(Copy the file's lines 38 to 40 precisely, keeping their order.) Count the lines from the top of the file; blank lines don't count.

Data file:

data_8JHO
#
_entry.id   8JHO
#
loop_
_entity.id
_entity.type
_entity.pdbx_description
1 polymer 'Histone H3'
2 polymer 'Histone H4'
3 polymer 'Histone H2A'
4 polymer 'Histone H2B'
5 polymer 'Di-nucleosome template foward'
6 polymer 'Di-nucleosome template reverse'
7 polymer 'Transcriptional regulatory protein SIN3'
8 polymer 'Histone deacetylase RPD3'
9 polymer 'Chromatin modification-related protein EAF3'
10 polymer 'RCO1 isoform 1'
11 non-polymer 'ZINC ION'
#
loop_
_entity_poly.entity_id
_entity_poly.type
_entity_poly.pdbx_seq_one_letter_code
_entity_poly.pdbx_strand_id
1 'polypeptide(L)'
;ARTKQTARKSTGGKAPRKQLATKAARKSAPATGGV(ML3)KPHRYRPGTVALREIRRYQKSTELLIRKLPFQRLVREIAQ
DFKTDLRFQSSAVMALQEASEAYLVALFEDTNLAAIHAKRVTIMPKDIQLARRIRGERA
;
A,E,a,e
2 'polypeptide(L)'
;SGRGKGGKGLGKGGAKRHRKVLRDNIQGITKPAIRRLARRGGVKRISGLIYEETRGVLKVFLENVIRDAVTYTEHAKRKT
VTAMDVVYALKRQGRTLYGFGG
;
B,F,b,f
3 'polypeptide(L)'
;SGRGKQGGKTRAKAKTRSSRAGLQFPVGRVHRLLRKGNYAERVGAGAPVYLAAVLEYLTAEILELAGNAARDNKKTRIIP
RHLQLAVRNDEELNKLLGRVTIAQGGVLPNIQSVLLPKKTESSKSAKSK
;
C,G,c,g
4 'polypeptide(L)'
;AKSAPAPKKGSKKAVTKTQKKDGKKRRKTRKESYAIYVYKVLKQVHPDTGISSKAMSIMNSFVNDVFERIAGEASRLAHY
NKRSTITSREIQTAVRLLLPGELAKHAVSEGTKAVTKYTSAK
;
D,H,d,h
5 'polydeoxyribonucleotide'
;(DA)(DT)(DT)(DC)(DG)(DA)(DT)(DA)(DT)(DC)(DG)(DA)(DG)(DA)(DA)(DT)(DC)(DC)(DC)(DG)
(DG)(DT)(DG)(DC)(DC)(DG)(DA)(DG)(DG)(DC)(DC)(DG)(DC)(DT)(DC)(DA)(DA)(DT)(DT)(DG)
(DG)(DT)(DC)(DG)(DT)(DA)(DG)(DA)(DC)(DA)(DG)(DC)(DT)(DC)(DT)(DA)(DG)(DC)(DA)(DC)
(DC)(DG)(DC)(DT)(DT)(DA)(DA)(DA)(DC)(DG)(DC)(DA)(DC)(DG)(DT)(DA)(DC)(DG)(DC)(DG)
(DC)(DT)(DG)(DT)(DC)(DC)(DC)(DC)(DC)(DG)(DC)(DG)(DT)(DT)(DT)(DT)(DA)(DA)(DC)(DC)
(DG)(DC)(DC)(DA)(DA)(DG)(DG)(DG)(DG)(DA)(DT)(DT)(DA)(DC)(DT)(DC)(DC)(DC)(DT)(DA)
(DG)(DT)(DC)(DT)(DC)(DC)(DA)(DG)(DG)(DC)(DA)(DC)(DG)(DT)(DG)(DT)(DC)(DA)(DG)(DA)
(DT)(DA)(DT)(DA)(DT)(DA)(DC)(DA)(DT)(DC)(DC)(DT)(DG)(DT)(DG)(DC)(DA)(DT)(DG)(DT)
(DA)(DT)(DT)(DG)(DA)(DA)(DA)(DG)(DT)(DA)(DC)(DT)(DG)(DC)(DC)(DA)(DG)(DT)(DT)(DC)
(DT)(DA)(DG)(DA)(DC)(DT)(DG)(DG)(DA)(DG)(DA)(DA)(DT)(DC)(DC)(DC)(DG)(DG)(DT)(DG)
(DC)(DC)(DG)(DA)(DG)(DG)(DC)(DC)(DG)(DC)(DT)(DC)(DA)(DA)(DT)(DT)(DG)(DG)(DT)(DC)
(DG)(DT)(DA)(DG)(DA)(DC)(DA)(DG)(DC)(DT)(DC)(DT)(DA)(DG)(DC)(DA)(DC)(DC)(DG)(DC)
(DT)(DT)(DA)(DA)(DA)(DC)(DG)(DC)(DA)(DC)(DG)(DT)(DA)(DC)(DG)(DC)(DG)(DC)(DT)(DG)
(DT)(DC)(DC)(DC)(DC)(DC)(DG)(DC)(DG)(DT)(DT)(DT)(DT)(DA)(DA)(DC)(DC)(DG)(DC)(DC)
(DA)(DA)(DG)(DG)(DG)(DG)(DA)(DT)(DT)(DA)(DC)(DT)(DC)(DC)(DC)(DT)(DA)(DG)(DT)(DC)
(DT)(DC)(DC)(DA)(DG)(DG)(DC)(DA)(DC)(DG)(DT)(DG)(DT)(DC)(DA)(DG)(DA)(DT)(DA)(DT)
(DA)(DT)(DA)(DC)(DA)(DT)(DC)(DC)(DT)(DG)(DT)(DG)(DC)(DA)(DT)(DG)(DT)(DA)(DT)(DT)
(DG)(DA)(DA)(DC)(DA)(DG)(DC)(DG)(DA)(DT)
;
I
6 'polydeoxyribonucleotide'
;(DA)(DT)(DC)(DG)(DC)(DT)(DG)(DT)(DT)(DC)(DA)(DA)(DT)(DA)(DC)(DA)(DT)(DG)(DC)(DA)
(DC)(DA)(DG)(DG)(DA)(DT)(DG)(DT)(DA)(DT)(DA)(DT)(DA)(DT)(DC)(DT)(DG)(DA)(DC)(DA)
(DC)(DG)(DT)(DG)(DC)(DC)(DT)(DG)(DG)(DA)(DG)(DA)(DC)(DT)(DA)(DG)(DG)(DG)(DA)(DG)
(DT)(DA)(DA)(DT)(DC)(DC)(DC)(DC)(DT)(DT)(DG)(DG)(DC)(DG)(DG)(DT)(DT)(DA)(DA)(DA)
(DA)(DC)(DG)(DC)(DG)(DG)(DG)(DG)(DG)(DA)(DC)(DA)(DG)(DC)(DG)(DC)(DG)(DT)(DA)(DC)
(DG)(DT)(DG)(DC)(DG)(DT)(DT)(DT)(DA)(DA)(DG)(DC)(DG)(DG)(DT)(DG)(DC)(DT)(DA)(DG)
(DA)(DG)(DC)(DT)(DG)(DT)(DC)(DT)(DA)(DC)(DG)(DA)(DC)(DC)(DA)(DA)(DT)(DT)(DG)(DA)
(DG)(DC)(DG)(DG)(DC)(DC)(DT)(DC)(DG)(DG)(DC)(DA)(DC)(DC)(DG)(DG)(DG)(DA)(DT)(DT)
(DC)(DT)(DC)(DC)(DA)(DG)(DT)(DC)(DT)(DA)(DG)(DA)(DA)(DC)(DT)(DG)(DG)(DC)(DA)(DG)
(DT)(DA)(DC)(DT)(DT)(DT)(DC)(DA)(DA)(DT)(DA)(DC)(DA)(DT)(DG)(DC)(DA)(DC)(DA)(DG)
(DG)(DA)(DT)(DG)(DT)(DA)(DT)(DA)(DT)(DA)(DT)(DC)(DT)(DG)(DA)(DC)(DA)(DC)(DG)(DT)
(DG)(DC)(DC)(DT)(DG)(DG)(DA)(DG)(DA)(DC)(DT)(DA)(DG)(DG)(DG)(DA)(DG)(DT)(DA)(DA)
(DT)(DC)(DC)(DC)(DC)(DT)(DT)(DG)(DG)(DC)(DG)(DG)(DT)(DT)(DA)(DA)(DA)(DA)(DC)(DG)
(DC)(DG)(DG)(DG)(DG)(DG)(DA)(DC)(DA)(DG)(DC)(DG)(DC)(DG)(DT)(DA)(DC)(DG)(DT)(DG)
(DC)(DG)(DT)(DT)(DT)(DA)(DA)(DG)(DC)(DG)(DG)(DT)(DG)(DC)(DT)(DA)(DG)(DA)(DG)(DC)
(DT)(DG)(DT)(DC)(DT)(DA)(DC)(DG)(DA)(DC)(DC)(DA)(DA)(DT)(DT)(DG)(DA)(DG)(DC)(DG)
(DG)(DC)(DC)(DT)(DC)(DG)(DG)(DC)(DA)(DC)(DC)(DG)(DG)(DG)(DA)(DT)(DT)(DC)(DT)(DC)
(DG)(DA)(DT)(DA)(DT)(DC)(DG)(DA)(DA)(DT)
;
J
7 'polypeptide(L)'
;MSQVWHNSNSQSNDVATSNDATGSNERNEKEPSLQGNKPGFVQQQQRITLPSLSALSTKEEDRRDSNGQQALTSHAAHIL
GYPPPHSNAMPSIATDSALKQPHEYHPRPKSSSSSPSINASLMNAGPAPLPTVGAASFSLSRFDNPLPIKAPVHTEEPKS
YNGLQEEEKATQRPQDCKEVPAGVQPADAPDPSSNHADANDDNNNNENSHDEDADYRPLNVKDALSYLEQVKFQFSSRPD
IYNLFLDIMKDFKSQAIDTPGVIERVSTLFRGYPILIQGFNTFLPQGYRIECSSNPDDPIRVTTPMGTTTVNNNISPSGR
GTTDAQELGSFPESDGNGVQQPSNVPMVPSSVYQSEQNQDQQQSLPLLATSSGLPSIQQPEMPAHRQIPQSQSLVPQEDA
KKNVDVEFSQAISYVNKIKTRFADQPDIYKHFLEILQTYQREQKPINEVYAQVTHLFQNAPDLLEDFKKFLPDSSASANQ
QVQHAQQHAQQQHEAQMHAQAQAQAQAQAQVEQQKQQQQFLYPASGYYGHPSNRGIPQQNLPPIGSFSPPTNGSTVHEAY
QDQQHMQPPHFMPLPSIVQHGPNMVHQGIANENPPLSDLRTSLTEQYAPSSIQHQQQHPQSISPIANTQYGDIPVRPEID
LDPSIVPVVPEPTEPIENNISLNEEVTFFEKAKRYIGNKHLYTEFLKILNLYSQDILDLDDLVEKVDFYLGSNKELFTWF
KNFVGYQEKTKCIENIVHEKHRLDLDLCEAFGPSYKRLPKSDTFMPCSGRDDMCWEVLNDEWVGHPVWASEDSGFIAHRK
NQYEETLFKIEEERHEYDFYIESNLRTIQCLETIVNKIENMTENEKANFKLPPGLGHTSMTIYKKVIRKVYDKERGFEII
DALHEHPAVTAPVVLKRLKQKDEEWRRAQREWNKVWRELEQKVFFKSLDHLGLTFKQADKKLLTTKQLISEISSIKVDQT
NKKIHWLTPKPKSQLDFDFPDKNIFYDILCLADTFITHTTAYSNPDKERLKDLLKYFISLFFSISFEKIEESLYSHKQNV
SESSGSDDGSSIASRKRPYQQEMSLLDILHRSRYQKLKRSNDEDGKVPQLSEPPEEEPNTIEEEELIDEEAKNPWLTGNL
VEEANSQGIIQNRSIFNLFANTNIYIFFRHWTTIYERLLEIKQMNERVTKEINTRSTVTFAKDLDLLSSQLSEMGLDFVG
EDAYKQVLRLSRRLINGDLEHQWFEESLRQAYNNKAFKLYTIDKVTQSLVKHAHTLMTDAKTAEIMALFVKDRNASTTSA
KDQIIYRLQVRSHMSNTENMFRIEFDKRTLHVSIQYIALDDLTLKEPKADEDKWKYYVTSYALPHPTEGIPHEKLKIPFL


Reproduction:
RHLQLAVRNDEELNKLLGRVTIAQGGVLPNIQSVLLPKKTESSKSAKSK
;
C,G,c,g